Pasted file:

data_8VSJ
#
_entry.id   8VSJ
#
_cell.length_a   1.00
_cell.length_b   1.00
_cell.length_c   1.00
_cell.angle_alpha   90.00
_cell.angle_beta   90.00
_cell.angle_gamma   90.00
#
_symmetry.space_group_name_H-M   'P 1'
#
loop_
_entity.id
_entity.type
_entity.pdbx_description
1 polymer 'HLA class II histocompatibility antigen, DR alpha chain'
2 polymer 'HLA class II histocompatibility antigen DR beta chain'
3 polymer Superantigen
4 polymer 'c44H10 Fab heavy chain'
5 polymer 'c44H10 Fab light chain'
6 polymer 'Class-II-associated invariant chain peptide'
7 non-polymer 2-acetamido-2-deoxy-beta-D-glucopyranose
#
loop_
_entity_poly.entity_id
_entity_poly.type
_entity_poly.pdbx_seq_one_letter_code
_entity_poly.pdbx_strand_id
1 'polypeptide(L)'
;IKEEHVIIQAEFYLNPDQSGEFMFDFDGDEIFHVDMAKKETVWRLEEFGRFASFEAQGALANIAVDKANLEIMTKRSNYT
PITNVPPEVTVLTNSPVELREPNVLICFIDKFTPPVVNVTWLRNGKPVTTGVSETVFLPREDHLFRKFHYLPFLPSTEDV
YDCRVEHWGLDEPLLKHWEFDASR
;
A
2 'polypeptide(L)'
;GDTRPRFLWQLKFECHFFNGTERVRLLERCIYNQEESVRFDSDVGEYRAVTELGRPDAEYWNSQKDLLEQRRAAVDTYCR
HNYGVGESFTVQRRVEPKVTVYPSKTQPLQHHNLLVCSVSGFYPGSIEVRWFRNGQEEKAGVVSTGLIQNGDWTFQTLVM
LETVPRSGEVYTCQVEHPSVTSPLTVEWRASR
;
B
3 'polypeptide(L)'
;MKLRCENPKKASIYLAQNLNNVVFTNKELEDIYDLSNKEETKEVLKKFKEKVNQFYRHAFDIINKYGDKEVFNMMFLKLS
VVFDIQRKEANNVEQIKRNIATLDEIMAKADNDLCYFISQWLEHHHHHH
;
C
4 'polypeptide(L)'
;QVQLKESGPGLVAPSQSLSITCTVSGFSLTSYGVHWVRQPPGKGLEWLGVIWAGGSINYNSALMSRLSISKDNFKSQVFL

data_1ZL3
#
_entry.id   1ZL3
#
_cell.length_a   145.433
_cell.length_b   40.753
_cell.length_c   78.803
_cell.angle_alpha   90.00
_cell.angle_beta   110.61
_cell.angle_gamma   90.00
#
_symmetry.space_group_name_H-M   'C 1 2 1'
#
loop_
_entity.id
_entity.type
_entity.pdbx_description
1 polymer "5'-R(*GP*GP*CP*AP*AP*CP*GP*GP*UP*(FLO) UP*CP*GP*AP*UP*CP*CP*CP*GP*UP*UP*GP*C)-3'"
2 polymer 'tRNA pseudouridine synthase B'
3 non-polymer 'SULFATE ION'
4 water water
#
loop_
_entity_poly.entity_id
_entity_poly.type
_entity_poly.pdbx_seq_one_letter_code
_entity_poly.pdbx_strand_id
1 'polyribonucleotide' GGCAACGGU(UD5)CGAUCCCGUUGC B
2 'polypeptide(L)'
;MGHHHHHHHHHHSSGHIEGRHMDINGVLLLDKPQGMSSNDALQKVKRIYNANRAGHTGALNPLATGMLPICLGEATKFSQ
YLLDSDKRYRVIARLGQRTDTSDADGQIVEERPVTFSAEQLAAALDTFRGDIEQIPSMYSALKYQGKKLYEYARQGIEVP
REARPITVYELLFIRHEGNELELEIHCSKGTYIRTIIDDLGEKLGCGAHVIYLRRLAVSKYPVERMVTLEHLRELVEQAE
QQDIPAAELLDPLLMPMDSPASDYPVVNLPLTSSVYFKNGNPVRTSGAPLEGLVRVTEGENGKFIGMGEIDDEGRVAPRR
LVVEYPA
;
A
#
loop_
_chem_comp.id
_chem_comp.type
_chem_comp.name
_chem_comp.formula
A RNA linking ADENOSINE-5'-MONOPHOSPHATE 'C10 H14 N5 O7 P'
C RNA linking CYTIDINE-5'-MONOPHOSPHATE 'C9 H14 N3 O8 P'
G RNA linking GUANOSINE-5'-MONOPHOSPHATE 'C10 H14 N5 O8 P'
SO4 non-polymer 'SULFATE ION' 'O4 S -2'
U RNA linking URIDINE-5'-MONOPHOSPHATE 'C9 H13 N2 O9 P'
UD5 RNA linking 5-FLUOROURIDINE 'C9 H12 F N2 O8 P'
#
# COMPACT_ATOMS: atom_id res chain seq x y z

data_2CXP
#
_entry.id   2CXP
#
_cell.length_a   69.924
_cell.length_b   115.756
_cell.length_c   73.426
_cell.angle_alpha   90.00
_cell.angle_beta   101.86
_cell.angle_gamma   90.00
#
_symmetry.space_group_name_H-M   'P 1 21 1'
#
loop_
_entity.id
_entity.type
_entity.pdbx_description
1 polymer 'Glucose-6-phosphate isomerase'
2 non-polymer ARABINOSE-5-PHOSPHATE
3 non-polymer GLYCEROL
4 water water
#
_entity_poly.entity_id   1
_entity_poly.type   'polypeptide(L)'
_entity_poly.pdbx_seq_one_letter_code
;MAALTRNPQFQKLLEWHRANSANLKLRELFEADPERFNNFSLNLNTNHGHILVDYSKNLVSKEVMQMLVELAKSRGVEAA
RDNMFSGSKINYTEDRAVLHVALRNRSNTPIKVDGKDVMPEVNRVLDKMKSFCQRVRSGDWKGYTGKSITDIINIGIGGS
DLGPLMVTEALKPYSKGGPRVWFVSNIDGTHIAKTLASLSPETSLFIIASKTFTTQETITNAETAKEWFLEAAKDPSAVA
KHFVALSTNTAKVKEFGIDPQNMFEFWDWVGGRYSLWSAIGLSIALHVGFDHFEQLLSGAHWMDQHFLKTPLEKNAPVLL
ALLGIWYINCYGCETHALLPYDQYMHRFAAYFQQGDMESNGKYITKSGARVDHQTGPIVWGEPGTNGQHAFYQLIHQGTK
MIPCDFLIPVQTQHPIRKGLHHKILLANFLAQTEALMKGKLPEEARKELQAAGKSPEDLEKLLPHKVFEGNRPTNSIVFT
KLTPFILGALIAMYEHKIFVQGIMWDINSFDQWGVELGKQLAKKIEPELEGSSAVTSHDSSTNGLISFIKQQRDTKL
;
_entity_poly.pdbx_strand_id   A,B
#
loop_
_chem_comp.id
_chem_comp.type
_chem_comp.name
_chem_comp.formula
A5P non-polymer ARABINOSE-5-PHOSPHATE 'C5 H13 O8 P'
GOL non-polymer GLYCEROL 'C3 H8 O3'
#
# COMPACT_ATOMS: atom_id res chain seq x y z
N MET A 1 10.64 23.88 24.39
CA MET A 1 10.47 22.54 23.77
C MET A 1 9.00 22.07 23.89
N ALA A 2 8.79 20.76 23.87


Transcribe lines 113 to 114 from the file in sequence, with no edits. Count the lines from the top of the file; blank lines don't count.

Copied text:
loop_
_entity.id